Twins are special. Everything about them, from how they grow together in the womb, to how they interact with each other, to how Mom manages to take care of two newborns (or two toddlers) when the rest of us struggle with one,  is fascinating.  There are two main types of twins, each of which is conceived in different ways.

Fraternal Twins

Normally, a woman releases one egg each month. If that egg is fertilized by a sperm, an embryo is created. That embryo attaches to the woman’s womb, and begins to divide and grow, usually into a single child. Sometimes, however, a woman’s body releases two eggs (or sometimes more). This is called hyperovulation.  If each egg is fertilized by a separate sperm, two embryos will form and grow simultaneously. Each will have its own amniotic sac and its own placenta. This type of twin is called dizygotic, “di” meaning two and “zygotic” meaning eggs. Fraternal twins share 50 percent of their genes, just like most siblings, so they will only resemble each other in the way that regular brothers and sisters do. Because there is a hereditary component to hyperovulation, fraternal twins tend to run in families.

Identical Twins

In the case of identical twins, a single egg is fertilized. Then, for reasons scientists still don’t fully understand, two days after fertilization the embryo divides into two, creating two separate human who share one amniotic sac and one placenta, In cases of fraternal twins, different eggs and different sperm are used, so the genetic “blueprint” in each twin is different. However, in cases of identical twins, because the same egg and the same sperm combined, the genetic material in each twin is exactly the same, so they will inherit the same physical traits. In scientific terms, identical twins are monozygotic, “mono” meaning one. There’s no known factor that makes it more likely for a woman to have identical twins; it appears to be a spontaneous occurrence.

Rare Types of Twins

Believe it or not, there are other, far more unusual types of twins. For example, in very rare cases, twins inherit the same genes from their mother, but different genes from their father. These are called half-identical twins. In some cases, if a woman releases two eggs and has relations with two different men at around the same time, each egg can be fertilized by a different man’s sperm.  This isn’t as rare as you might think: one in 12 sets of fraternal twins have different fathers. In very rare cases, a woman may release two eggs weeks apart, causing one pregnancy to begin while one is already underway, and leading to twins who are born days, or even weeks apart, and potentially with different fathers.  

Fun Facts

·   Identical twins are not actually identical. While the genetic blueprint is the same, the genetic sequence, or genome, is different.  In addition, slightly different womb environments and different experiences make them different.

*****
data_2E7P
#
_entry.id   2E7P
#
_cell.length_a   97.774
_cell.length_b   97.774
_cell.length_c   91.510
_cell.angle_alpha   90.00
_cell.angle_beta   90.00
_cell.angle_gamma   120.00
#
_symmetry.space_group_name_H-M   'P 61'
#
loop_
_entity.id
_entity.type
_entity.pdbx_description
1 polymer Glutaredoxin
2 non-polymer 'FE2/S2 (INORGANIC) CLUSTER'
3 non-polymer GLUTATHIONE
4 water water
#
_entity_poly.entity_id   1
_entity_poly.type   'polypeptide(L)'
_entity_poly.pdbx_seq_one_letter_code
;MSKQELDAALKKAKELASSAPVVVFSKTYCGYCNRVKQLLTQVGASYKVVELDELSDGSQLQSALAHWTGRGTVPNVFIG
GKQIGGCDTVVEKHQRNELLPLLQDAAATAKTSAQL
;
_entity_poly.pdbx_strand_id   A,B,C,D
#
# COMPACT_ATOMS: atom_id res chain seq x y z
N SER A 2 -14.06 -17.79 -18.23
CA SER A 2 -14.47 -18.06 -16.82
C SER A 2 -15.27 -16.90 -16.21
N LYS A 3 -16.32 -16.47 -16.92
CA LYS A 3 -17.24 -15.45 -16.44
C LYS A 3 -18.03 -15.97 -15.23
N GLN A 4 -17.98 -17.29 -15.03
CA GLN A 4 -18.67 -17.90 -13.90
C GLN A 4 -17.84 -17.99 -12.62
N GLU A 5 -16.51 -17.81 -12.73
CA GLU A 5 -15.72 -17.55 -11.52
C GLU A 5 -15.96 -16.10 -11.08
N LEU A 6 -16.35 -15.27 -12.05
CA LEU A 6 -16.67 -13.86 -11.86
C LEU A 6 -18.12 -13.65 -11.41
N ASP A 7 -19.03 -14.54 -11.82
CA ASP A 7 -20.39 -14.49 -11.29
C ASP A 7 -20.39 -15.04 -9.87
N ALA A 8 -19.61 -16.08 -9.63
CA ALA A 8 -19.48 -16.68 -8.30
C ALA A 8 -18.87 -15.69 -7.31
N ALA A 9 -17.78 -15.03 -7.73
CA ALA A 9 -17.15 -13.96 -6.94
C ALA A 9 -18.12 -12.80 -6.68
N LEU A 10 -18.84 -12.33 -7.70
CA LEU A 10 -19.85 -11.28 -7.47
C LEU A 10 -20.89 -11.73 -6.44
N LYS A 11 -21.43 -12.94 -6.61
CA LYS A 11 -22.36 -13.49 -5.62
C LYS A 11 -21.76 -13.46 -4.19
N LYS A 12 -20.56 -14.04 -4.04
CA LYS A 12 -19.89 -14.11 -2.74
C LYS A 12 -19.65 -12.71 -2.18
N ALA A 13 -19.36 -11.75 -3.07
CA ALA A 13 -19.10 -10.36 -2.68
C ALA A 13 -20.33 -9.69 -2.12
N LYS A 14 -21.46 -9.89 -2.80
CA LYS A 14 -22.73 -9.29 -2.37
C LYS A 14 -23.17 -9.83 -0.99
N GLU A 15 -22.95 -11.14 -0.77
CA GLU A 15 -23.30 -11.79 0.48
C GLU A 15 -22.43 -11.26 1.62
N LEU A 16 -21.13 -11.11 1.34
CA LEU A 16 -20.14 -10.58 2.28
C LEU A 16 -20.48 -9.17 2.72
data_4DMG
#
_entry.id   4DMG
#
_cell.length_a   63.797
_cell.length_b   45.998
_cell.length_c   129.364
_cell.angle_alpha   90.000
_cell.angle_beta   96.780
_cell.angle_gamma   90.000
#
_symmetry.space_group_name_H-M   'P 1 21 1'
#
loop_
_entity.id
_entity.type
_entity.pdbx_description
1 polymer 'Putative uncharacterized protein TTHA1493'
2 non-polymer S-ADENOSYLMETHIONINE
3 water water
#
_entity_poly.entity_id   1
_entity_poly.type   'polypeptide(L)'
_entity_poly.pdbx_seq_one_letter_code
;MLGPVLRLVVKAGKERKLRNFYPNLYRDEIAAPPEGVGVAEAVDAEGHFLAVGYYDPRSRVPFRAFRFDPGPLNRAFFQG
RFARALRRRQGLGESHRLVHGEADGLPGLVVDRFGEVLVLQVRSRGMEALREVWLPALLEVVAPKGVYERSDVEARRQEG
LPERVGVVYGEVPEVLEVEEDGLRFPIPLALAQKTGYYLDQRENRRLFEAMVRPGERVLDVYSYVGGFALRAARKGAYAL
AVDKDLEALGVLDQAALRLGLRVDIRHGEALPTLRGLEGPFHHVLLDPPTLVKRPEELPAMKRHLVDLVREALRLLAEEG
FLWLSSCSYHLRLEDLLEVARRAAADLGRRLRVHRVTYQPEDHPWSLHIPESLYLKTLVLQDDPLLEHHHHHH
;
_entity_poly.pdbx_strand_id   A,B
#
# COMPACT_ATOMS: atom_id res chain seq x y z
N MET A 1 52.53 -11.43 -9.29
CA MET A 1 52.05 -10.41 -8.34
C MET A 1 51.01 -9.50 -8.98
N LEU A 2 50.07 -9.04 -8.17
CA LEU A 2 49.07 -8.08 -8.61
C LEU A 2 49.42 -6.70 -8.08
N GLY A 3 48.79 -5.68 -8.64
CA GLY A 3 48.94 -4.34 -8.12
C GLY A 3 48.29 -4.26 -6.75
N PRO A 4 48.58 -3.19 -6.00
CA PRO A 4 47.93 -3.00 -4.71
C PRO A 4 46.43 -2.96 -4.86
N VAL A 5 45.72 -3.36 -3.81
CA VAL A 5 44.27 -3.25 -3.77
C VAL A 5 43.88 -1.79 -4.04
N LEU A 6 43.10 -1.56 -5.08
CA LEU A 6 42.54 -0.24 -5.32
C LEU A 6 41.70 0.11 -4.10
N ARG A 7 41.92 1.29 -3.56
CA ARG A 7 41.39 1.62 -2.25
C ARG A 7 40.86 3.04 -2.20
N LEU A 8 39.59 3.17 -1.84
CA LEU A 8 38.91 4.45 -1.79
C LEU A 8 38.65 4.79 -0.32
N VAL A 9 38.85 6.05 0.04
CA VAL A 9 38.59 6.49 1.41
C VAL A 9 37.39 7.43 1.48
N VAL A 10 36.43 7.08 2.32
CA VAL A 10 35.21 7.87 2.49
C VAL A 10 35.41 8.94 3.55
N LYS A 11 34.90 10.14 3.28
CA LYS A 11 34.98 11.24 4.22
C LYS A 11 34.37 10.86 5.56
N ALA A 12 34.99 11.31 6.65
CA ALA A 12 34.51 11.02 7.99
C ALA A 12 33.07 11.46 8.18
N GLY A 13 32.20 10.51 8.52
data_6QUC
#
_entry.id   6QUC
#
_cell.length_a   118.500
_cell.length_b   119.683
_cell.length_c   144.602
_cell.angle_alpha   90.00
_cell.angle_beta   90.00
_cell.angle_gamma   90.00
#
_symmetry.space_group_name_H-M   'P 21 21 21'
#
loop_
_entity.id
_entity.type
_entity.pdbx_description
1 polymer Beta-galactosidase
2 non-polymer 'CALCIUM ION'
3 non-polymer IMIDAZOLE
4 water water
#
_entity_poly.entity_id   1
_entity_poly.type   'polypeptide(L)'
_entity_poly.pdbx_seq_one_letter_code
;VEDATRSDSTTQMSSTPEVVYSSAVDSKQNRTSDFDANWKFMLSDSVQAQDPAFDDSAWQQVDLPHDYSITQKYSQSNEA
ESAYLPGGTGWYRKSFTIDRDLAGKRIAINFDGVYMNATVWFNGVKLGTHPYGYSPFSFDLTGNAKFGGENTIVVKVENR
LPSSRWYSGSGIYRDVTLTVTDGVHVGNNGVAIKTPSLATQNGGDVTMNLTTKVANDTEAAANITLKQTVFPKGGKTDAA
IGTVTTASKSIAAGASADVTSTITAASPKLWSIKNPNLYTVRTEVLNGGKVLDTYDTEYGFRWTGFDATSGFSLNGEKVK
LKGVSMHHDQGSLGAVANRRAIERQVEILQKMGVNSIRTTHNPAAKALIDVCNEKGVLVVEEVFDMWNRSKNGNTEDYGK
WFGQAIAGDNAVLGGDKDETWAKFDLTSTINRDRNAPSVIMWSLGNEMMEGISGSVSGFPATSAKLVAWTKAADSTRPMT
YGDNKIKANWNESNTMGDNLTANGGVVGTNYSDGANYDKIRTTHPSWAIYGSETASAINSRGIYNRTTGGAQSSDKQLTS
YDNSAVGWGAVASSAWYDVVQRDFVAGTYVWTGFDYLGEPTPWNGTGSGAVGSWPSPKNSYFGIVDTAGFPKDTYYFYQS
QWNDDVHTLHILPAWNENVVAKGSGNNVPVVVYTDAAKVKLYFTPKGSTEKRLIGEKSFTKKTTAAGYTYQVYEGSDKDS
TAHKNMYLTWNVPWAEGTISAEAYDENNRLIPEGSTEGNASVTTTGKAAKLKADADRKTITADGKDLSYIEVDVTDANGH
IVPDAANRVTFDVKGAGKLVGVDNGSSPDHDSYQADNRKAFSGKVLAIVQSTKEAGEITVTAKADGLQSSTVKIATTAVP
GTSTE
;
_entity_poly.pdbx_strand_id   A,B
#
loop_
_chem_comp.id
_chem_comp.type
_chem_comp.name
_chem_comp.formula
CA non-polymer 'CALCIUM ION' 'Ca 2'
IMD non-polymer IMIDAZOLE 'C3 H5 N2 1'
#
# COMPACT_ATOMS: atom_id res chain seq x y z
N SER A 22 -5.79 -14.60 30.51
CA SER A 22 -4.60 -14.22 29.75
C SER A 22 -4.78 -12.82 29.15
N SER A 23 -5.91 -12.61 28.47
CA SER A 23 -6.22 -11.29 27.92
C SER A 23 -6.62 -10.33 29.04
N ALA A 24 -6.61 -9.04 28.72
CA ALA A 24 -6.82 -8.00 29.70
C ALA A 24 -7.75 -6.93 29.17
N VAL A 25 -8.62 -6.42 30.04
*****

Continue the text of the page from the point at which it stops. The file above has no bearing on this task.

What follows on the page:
·   Identical twins do not have identical fingerprints.

·   The odds that a woman will give birth to identical twins are 3 in 1000.

·   Ployzygotic triplets are sets of triplets that contain one fraternal   sibling and a set of identical twins.

·   One-third of all twins are identical.

·   The most common gender combination among fraternal twins is boy-girl.

·   The number of births of multiples has increased dramatically, largely due to a rise in the use of  in vitro fertilization, where multiple embryos are placed in a woman’s womb in the hope of increasing the chances of one live birth.

·   Overweight women are more likely to have fraternal twins.

Jessica is a freelance writer with experience writing on a number of subjects, including cancer fertility and cancer and infant and child care.   

 

Resources:

http://curiosity.discovery.com/question/how-different-types-twins-conceived

http://curiosity.discovery.com/topic/human-genetics/genetic-make-up-multiples-quiz16.htm

http://www.omg-facts.com/view/Facts/42337

Snacks that Count: Ideas for Toddlers

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Far too often parents, without knowledge, fill their children’s bellies with food items that have very little, if any, nutritional value. When it comes to choosing snacks for their growing toddlers, parents need something that is easy to prepare, high in nutrients and low in sugar.  Always have an ample supply of fun and tasty snacks on hand that will provide just what your growing little one needs.

 

What Toddlers Need

 

As a child transitions from infancy to toddlerhood, they gain a new independence, begin feeding themselves and start to take control over their food choices. At the same time, toddlers are developing motor skills, and food preferences. Nutrient requirements remain high during this highly active stage. Toddlers need a steady supply of nutrient-dense foods. Toddlers should get 16 grams (64 calories) of protein per day, 44 grams (396 calories) of fat and 210 grams (840 calories) of carbohydrates for a total caloric intake of about 1300 calories per day. In addition, toddlers should consume foods high in vitamin C and A. Calcium is important for growing children as is zinc, iron and folate.

 

 

Best Foods for Snacks